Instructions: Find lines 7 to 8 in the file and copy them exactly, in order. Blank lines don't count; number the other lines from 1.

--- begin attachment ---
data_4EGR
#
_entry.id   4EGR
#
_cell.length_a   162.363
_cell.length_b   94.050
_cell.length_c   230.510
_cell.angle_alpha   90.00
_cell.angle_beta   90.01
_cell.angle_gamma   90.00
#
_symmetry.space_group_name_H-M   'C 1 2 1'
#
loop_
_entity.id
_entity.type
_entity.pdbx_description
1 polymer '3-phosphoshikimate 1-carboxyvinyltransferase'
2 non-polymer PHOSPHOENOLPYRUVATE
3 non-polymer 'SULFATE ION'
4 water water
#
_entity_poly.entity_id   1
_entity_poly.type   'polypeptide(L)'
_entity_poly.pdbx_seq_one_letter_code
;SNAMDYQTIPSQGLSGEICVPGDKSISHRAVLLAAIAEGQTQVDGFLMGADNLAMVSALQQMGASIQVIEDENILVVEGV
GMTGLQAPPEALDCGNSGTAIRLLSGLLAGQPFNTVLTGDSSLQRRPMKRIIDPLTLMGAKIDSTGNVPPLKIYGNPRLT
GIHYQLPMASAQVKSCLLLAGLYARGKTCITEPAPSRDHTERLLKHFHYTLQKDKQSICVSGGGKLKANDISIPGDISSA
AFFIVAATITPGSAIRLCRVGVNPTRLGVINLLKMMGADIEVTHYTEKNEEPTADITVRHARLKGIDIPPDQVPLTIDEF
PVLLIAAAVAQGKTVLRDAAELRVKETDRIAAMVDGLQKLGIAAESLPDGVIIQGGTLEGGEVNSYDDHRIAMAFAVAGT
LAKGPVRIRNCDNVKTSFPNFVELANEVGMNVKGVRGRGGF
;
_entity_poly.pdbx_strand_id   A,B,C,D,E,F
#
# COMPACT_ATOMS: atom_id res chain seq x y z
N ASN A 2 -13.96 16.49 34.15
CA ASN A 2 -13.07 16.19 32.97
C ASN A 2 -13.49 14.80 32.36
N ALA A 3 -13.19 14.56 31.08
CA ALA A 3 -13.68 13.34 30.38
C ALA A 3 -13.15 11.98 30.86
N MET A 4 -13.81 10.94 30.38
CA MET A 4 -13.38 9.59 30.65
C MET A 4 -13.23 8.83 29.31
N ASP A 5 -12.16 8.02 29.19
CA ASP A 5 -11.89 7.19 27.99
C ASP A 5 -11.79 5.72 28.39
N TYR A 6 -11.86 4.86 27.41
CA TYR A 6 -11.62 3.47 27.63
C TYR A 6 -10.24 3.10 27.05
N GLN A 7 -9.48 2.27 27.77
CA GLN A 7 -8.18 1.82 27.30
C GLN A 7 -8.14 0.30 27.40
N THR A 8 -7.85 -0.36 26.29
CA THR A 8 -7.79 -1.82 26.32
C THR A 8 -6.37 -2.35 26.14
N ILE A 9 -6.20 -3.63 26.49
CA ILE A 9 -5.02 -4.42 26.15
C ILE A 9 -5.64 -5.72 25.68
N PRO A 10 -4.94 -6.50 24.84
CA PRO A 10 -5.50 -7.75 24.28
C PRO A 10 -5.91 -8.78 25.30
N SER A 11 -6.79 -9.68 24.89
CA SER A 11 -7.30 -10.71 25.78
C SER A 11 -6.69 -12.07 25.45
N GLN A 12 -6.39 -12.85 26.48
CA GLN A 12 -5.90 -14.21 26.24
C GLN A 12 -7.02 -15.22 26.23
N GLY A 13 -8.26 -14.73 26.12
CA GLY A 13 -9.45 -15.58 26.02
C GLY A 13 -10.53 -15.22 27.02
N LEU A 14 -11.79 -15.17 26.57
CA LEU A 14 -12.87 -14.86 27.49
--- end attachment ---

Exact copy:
_cell.length_c   230.510
_cell.angle_alpha   90.00